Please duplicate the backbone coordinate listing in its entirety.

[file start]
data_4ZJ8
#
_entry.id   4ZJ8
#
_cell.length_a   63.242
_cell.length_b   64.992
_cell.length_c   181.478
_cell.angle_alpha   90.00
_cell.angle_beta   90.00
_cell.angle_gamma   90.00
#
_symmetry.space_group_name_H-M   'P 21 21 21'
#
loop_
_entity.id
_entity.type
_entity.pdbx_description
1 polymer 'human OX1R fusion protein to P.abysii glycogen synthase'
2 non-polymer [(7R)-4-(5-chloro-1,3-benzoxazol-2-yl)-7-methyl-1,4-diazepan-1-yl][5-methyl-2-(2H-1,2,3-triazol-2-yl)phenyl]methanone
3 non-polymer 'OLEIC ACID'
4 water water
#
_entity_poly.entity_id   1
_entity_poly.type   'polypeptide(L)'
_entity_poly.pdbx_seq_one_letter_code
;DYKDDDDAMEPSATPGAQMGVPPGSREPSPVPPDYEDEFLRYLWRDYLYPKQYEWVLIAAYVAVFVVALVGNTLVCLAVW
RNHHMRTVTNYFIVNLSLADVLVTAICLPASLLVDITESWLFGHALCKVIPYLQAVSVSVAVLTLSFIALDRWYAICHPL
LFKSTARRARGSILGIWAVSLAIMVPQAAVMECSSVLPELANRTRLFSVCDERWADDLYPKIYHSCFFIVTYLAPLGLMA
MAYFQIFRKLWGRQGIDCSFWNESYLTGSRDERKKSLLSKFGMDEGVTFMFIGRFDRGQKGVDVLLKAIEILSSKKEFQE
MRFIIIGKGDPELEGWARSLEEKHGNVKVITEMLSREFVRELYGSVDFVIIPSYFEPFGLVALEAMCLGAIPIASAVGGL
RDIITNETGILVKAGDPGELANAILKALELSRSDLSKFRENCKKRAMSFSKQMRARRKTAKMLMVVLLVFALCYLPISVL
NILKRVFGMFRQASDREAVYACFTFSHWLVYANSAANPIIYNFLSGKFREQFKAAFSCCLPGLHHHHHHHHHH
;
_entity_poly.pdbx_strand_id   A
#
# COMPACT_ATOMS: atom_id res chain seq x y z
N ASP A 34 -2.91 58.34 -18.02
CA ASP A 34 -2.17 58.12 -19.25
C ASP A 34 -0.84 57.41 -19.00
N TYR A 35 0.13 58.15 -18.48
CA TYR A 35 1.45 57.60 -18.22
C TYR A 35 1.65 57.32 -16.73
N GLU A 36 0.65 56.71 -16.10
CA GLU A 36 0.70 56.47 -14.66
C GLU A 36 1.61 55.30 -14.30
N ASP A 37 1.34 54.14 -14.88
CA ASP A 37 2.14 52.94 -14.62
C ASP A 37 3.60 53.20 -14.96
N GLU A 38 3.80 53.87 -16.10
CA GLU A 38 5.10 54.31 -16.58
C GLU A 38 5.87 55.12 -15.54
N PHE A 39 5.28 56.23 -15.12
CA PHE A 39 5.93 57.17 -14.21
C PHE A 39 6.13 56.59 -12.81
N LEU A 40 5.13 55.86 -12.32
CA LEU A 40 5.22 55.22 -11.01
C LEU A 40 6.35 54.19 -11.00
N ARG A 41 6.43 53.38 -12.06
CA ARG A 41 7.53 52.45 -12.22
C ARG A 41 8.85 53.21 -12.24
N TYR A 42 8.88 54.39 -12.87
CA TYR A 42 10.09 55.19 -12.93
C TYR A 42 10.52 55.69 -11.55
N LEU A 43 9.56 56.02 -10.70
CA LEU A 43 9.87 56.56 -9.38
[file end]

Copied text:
data_4ZJ8
#
_entry.id   4ZJ8
#
_cell.length_a   63.242
_cell.length_b   64.992
_cell.length_c   181.478
_cell.angle_alpha   90.00
_cell.angle_beta   90.00
_cell.angle_gamma   90.00
#
_symmetry.space_group_name_H-M   'P 21 21 21'
#
loop_
_entity.id
_entity.type
_entity.pdbx_description
1 polymer 'human OX1R fusion protein to P.abysii glycogen synthase'
2 non-polymer [(7R)-4-(5-chloro-1,3-benzoxazol-2-yl)-7-methyl-1,4-diazepan-1-yl][5-methyl-2-(2H-1,2,3-triazol-2-yl)phenyl]methanone
3 non-polymer 'OLEIC ACID'
4 water water
#
_entity_poly.entity_id   1
_entity_poly.type   'polypeptide(L)'
_entity_poly.pdbx_seq_one_letter_code
;DYKDDDDAMEPSATPGAQMGVPPGSREPSPVPPDYEDEFLRYLWRDYLYPKQYEWVLIAAYVAVFVVALVGNTLVCLAVW
RNHHMRTVTNYFIVNLSLADVLVTAICLPASLLVDITESWLFGHALCKVIPYLQAVSVSVAVLTLSFIALDRWYAICHPL
LFKSTARRARGSILGIWAVSLAIMVPQAAVMECSSVLPELANRTRLFSVCDERWADDLYPKIYHSCFFIVTYLAPLGLMA
MAYFQIFRKLWGRQGIDCSFWNESYLTGSRDERKKSLLSKFGMDEGVTFMFIGRFDRGQKGVDVLLKAIEILSSKKEFQE
MRFIIIGKGDPELEGWARSLEEKHGNVKVITEMLSREFVRELYGSVDFVIIPSYFEPFGLVALEAMCLGAIPIASAVGGL
RDIITNETGILVKAGDPGELANAILKALELSRSDLSKFRENCKKRAMSFSKQMRARRKTAKMLMVVLLVFALCYLPISVL
NILKRVFGMFRQASDREAVYACFTFSHWLVYANSAANPIIYNFLSGKFREQFKAAFSCCLPGLHHHHHHHHHH
;
_entity_poly.pdbx_strand_id   A
#
# COMPACT_ATOMS: atom_id res chain seq x y z
N ASP A 34 -2.91 58.34 -18.02
CA ASP A 34 -2.17 58.12 -19.25
C ASP A 34 -0.84 57.41 -19.00
N TYR A 35 0.13 58.15 -18.48
CA TYR A 35 1.45 57.60 -18.22
C TYR A 35 1.65 57.32 -16.73
N GLU A 36 0.65 56.71 -16.10
CA GLU A 36 0.70 56.47 -14.66
C GLU A 36 1.61 55.30 -14.30
N ASP A 37 1.34 54.14 -14.88
CA ASP A 37 2.14 52.94 -14.62
C ASP A 37 3.60 53.20 -14.96
N GLU A 38 3.80 53.87 -16.10
CA GLU A 38 5.10 54.31 -16.58
C GLU A 38 5.87 55.12 -15.54
N PHE A 39 5.28 56.23 -15.12
CA PHE A 39 5.93 57.17 -14.21
C PHE A 39 6.13 56.59 -12.81
N LEU A 40 5.13 55.86 -12.32
CA LEU A 40 5.22 55.22 -11.01
C LEU A 40 6.35 54.19 -11.00
N ARG A 41 6.43 53.38 -12.06
CA ARG A 41 7.53 52.45 -12.22
C ARG A 41 8.85 53.21 -12.24
N TYR A 42 8.88 54.39 -12.87
CA TYR A 42 10.09 55.19 -12.93
C TYR A 42 10.52 55.69 -11.55
N LEU A 43 9.56 56.02 -10.70
CA LEU A 43 9.87 56.56 -9.38